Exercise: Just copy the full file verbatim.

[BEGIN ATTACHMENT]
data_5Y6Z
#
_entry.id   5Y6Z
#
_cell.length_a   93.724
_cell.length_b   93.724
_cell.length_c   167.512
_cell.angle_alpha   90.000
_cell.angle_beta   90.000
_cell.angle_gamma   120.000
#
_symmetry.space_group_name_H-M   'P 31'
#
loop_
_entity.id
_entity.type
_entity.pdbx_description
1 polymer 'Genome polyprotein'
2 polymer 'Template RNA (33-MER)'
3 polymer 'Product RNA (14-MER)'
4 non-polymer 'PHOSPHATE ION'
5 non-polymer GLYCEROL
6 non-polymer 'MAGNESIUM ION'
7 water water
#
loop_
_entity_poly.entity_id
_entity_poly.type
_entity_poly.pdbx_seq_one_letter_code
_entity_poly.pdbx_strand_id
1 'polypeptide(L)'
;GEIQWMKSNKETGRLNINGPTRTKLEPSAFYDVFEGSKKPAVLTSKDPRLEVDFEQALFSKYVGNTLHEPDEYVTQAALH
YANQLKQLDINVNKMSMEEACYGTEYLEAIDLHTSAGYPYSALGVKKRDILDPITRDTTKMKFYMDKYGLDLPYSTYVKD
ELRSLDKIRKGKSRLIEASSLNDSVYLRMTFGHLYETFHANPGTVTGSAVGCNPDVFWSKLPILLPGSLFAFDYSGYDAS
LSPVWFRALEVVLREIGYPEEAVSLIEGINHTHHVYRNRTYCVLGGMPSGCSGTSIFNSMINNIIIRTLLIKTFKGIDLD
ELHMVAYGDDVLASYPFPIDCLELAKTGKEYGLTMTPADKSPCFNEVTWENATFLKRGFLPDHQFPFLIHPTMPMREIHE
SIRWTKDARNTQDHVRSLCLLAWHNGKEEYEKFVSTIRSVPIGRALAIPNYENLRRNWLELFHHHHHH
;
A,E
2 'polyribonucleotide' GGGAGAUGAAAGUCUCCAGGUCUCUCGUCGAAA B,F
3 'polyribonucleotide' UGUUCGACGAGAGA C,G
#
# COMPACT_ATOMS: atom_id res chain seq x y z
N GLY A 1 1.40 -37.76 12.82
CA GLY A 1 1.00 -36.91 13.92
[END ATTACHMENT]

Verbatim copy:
data_5Y6Z
#
_entry.id   5Y6Z
#
_cell.length_a   93.724
_cell.length_b   93.724
_cell.length_c   167.512
_cell.angle_alpha   90.000
_cell.angle_beta   90.000
_cell.angle_gamma   120.000
#
_symmetry.space_group_name_H-M   'P 31'
#
loop_
_entity.id
_entity.type
_entity.pdbx_description
1 polymer 'Genome polyprotein'
2 polymer 'Template RNA (33-MER)'
3 polymer 'Product RNA (14-MER)'
4 non-polymer 'PHOSPHATE ION'
5 non-polymer GLYCEROL
6 non-polymer 'MAGNESIUM ION'
7 water water
#
loop_
_entity_poly.entity_id
_entity_poly.type
_entity_poly.pdbx_seq_one_letter_code
_entity_poly.pdbx_strand_id
1 'polypeptide(L)'
;GEIQWMKSNKETGRLNINGPTRTKLEPSAFYDVFEGSKKPAVLTSKDPRLEVDFEQALFSKYVGNTLHEPDEYVTQAALH
YANQLKQLDINVNKMSMEEACYGTEYLEAIDLHTSAGYPYSALGVKKRDILDPITRDTTKMKFYMDKYGLDLPYSTYVKD
ELRSLDKIRKGKSRLIEASSLNDSVYLRMTFGHLYETFHANPGTVTGSAVGCNPDVFWSKLPILLPGSLFAFDYSGYDAS
LSPVWFRALEVVLREIGYPEEAVSLIEGINHTHHVYRNRTYCVLGGMPSGCSGTSIFNSMINNIIIRTLLIKTFKGIDLD
ELHMVAYGDDVLASYPFPIDCLELAKTGKEYGLTMTPADKSPCFNEVTWENATFLKRGFLPDHQFPFLIHPTMPMREIHE
SIRWTKDARNTQDHVRSLCLLAWHNGKEEYEKFVSTIRSVPIGRALAIPNYENLRRNWLELFHHHHHH
;
A,E
2 'polyribonucleotide' GGGAGAUGAAAGUCUCCAGGUCUCUCGUCGAAA B,F
3 'polyribonucleotide' UGUUCGACGAGAGA C,G
#
# COMPACT_ATOMS: atom_id res chain seq x y z
N GLY A 1 1.40 -37.76 12.82
CA GLY A 1 1.00 -36.91 13.92